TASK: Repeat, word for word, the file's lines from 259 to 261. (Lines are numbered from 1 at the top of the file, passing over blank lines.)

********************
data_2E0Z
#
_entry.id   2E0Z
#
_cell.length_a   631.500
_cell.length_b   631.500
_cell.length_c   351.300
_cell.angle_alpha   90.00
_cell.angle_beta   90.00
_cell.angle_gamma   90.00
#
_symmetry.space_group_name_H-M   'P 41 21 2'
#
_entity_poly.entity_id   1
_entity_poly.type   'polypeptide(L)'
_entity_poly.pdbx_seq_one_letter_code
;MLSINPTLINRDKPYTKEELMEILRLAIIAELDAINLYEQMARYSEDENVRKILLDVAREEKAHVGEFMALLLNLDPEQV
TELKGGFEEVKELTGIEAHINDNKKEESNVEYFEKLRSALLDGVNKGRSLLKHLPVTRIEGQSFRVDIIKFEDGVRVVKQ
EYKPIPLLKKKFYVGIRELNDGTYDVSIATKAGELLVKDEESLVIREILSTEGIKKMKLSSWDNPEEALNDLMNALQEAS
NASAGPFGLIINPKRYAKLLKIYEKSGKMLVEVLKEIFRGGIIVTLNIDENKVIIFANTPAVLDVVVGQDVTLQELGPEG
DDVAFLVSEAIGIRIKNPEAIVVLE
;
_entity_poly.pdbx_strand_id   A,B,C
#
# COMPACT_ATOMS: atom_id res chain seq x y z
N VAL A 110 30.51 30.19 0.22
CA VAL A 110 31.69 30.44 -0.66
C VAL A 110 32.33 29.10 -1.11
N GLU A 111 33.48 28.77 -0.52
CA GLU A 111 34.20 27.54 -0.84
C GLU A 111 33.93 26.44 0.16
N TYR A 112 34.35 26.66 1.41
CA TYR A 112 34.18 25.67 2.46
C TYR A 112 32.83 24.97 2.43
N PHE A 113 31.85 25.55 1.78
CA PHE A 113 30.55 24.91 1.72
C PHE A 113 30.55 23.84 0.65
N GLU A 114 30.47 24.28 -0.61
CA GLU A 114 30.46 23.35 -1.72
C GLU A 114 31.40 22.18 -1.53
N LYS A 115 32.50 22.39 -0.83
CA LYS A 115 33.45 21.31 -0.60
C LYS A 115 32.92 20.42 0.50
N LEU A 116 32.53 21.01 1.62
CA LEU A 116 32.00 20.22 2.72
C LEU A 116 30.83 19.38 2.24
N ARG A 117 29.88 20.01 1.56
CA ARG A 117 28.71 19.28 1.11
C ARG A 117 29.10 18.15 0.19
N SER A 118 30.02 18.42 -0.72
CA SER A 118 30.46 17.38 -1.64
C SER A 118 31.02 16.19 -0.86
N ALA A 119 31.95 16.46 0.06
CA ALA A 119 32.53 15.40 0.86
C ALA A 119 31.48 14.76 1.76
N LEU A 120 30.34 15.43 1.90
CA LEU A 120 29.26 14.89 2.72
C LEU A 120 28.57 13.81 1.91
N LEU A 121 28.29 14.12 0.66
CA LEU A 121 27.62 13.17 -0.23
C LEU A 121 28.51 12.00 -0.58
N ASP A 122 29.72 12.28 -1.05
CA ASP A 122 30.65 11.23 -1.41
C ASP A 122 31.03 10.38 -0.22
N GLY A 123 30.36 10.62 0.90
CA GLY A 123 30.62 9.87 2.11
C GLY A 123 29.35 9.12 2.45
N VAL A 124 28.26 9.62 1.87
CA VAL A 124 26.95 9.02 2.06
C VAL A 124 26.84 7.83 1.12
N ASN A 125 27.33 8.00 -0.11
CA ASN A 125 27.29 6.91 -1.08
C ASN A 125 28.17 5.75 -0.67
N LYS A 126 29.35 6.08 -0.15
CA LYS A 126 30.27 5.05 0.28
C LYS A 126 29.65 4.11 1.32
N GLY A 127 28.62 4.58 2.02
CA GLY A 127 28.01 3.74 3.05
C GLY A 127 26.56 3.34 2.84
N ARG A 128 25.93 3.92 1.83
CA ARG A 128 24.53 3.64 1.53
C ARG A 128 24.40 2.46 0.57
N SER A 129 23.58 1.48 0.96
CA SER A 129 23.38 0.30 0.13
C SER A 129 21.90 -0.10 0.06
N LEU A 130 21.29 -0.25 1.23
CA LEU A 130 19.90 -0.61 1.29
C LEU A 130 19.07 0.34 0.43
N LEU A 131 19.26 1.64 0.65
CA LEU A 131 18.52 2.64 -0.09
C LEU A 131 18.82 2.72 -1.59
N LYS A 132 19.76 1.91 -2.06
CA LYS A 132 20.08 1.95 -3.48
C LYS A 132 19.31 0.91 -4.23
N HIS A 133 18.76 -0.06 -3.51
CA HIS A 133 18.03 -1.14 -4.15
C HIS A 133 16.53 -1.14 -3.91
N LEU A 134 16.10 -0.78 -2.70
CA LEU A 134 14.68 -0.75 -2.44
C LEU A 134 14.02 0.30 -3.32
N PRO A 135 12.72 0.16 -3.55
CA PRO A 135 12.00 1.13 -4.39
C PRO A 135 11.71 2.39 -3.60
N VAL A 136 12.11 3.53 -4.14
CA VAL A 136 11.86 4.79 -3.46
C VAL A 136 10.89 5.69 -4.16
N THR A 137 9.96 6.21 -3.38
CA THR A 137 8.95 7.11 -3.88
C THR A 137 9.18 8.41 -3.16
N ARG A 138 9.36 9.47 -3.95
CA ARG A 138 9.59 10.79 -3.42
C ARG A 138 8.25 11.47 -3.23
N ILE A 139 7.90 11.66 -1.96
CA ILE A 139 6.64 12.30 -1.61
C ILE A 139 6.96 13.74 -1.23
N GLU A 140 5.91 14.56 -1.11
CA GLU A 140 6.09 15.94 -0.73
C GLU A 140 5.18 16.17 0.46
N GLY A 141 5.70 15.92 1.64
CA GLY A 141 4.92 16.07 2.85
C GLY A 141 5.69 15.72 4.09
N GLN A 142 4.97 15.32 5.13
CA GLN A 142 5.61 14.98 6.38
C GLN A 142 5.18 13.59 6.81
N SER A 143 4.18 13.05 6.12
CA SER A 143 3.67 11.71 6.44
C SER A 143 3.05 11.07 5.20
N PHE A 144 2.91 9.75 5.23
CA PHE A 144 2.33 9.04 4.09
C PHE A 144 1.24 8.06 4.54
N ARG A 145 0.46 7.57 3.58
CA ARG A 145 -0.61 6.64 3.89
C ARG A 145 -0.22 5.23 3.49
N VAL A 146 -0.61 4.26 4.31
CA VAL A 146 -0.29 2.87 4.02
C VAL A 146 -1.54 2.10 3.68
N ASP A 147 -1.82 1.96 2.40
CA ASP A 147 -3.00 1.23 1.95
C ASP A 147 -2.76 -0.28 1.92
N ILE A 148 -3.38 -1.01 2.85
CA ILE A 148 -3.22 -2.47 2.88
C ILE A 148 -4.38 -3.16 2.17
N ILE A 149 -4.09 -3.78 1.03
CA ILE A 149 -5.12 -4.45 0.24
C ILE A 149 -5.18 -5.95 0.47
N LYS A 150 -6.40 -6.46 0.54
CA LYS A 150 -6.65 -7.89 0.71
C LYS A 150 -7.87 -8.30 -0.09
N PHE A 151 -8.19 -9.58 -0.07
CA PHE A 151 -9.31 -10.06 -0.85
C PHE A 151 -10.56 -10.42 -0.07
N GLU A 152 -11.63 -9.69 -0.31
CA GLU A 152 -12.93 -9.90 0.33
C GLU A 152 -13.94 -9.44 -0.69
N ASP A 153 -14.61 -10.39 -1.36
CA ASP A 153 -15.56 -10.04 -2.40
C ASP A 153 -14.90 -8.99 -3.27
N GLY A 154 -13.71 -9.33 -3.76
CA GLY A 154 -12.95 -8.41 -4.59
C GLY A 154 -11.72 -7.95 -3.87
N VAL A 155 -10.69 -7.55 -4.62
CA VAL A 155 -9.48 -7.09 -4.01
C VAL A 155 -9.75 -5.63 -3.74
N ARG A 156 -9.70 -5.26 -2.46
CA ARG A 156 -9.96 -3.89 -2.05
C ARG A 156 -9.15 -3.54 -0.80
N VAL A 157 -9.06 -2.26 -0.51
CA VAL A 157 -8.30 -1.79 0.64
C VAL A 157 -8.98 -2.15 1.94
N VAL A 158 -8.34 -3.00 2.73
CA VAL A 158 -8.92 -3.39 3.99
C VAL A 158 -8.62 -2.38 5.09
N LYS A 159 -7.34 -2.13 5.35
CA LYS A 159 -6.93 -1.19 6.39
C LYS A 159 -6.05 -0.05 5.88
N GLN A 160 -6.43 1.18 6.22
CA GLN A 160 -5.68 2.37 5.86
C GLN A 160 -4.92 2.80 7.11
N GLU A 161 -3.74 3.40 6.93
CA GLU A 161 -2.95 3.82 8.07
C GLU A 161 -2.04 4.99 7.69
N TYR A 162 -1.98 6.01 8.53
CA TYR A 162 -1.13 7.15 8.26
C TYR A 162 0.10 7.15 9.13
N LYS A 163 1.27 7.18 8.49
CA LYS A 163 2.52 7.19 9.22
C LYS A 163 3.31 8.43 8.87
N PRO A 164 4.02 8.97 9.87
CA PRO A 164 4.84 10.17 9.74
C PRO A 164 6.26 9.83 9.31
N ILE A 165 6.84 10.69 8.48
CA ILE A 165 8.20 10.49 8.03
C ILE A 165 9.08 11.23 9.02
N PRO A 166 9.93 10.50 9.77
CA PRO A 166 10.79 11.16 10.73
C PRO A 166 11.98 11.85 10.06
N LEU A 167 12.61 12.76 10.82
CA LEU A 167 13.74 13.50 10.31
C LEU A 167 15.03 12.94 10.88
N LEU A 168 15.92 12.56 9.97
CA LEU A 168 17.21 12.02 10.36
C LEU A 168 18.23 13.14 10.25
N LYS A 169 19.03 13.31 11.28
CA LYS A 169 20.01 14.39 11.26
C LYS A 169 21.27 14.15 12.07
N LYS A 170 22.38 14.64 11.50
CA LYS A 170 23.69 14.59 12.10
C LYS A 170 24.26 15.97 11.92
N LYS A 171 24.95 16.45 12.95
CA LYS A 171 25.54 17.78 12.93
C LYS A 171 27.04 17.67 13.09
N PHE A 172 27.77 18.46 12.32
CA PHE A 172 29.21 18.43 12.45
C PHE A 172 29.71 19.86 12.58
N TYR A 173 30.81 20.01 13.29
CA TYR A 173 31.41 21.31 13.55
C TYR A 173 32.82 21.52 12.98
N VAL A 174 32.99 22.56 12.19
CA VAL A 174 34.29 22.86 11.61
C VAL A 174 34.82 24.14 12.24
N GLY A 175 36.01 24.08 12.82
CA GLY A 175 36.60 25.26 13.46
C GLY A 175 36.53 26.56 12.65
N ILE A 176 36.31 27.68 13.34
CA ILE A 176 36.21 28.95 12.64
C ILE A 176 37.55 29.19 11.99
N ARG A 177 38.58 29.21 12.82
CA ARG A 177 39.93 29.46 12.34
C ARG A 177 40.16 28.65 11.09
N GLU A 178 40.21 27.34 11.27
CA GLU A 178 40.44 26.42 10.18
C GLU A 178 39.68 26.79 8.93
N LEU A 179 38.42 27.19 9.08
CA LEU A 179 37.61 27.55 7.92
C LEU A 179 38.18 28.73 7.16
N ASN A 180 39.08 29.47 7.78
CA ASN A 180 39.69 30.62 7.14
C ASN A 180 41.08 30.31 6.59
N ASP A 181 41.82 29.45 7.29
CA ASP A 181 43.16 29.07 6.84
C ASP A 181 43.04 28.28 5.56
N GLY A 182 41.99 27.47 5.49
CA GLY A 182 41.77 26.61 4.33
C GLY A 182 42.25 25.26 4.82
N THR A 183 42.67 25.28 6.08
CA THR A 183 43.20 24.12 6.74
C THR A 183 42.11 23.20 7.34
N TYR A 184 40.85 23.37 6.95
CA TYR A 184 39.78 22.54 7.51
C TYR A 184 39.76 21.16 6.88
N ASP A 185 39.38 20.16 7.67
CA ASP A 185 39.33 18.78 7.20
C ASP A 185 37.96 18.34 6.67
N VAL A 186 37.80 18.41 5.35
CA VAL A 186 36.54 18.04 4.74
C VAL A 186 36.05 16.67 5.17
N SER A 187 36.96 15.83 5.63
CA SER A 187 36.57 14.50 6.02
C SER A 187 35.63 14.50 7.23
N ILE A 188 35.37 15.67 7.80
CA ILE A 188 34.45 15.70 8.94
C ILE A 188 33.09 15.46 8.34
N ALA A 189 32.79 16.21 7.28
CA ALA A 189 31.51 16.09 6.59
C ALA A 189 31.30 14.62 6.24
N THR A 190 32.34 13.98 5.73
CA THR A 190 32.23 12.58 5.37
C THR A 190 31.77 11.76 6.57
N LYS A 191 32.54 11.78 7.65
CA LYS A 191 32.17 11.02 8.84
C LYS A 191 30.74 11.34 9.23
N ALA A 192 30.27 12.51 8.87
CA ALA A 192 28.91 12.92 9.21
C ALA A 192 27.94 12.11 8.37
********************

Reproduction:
C SER A 187 35.63 14.50 7.23
N ILE A 188 35.37 15.67 7.80
CA ILE A 188 34.45 15.70 8.94